If you want to communicate effectively on two-way radio systems, then you are going to need to have a rough idea about the various radio lingo. While most people are not going to have a problem if you do not use lingo yourself, you probably won’t have a clue about half of what is going on if you do not understand it. On this page, we want to introduce you to the absolute basics of radio lingo so you have a rough idea about how to communicate using this system.

Truck Driver Using CB Radio

Lingo Can Differ Between Countries

Before we dive into the various two-way radio communication language or codes, we do want to make it clear that we are (mostly) taking an American-centric view here. This is because where most of our readers come from. If you live outside the land of freedom, then there may be different lingo to learn. That being said, there will be some overlap between communication codes. If you are talking to people who regularly use their two-way radio, they will probably be able to tell what you are saying anyway. It is always worth listening in before you start talking. This will give you an idea as to the best way to communicate on that channel.

Why Do We Have Two-Way Radio Codes?

One thing you’ll learn from formal two-way radio communication training is that there are a few reasons why we use codes while chatting over the air. Perhaps the most important is the fact that it is just a whole lot quicker. When you are talking on the radio, nobody wants to hear you ramble for ages and ages. This isn’t your favorite late-night talk show. You need to shut up as quickly as you can. The more you are speaking, the less other people can speak. Remember; nobody will be able to talk on the radio when somebody else is speaking!

In addition to this, two-way radio codes have been designed so they are less likely to get lost in translation. For example; ‘no’ is a short word. It can be difficult to understand if there is a poor signal. On the other hand, saying ‘negative’ conveys the same meaning, and it is an unmistakable sound!

Introduction to Two Way Radio Communication Codes

We are not going to be able to cover every single radio code in this section. There are far too many of them. Some are hyper-localized and we probably wouldn’t have heard of all of them either. Using your two-way radio is very much going to be a learning process. If you do not know what somebody is saying, then do your research. It won’t be too long before you are ‘up to date’ with the best way to communicate with people in your local area!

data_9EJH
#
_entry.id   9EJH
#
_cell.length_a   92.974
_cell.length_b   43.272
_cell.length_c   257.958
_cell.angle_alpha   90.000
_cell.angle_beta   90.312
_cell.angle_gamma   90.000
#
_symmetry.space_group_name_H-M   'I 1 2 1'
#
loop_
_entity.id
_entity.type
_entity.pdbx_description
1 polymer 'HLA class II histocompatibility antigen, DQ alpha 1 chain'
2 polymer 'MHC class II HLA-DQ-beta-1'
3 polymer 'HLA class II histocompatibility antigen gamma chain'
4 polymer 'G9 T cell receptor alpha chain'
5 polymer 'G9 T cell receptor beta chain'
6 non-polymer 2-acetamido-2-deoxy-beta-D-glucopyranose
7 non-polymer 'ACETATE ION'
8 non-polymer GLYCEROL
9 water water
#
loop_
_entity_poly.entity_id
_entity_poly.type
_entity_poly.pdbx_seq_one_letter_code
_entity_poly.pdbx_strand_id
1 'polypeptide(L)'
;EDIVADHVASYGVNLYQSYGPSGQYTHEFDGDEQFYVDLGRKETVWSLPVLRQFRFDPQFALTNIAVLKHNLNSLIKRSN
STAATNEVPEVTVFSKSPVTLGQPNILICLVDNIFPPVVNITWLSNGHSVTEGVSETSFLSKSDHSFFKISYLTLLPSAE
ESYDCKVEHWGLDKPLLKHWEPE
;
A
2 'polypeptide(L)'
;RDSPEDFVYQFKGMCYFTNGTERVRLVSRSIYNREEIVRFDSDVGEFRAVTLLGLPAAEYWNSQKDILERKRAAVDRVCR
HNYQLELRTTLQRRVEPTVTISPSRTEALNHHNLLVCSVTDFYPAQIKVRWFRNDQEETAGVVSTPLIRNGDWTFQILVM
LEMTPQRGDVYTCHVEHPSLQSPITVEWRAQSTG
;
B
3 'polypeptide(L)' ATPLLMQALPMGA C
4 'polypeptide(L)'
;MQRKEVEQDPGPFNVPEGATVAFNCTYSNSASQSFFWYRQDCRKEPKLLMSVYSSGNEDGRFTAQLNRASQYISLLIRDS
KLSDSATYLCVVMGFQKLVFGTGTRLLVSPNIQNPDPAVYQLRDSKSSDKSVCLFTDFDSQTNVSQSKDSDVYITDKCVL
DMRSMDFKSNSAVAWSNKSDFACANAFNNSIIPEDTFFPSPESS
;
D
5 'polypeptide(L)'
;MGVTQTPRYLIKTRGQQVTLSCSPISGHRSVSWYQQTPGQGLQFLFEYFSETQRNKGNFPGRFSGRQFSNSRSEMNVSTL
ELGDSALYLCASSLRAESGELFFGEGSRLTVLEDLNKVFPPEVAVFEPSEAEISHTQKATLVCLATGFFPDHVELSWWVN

The ‘Ten Codes’ and Other Communication Lingo

When we talk about the ‘ten codes’, we are talking about the numbers people say to indicate something. This will always start with a ten, followed by a second number which will dictate what the message is. We can actually convey quite a lot of information using these codes. There are about 70-80 different codes. We won’t go through all of them. Instead, we will talk about the ones you are most likely to use or hear in your day-to-day radio usage.

In this section, we are also going to look at other lingo used outside of ten codes. Ones that will probably be a bit more understandable for you.

Radio Check

We do not have a code for a radio check. What we do have, however, are various ten codes that people use when somebody has asked for a radio check:

  • 10-1; the message can’t be heard or it is low signal quality
  • 10-2; the signal can clearly be heard.
  • 10-32; somebody is willing to give you a radio check. They are indicating that you should talk again.

Outside of this, “received you loud and clear” will be used. Obviously, this tells you that people will be hearing your signal. There is no specific lingo for when the message isn’t received well. They will probably just tell you.

Message Received or Not Heard

If your message has been received, people may say ‘roger that’, or simply ‘roger’. Alternatively, they will use one of these ten codes:

  • 10-4; the same as ‘roger’ i.e. your message has been received.
  • 10-9; repeat the message.
  • 10-11; you have been talking too fast and your message is unable to be comprehended. Speak slower!

Positives and Negatives

You don’t really have any ten codes here. If you agree with something say ‘affirmative’. If you disagree then say ‘negative’.

Ending Communications

It is important that you always end communications in the right way. Two-way radio use guidelines are to be followed when communicating through your two-way radio. If you do not say ‘over’ at the end of a transmission, then people won’t know that it is their turn to talk. If you are leaving the channel, then round off by saying ‘out’. There are also a few ten codes you should know:

  • 10-3; you need to cease transmitting on the channel. You may be using it incorrectly.
  • 10-10; roughly the same as ‘over’, but it also means that you are expecting some sort of reply.

Emergency Communications

If you are in dire need of assistance, then say ’emergency, emergency’ down the radio. You can also use these 10 numbers for something a bit more specific:

  • 10-33; emergency traffic in the area.
  • 10-38; when an ambulance is needed.
  • 10-42; indicates a traffic accident (not always an emergency, but used to communicate on the roads).
  • 10-70; followed by ‘location’, indicates there is a fire
  • 10-200; followed by ‘location’, means that you need police.


Finally, if somebody asks ‘what’s your 20?’, then this means they are asking where you are located. You simply respond 10-20 (location). Obviously, make sure that they are speaking to you first. Nobody really cares where you are unless it is vital to radio communication (no offense!)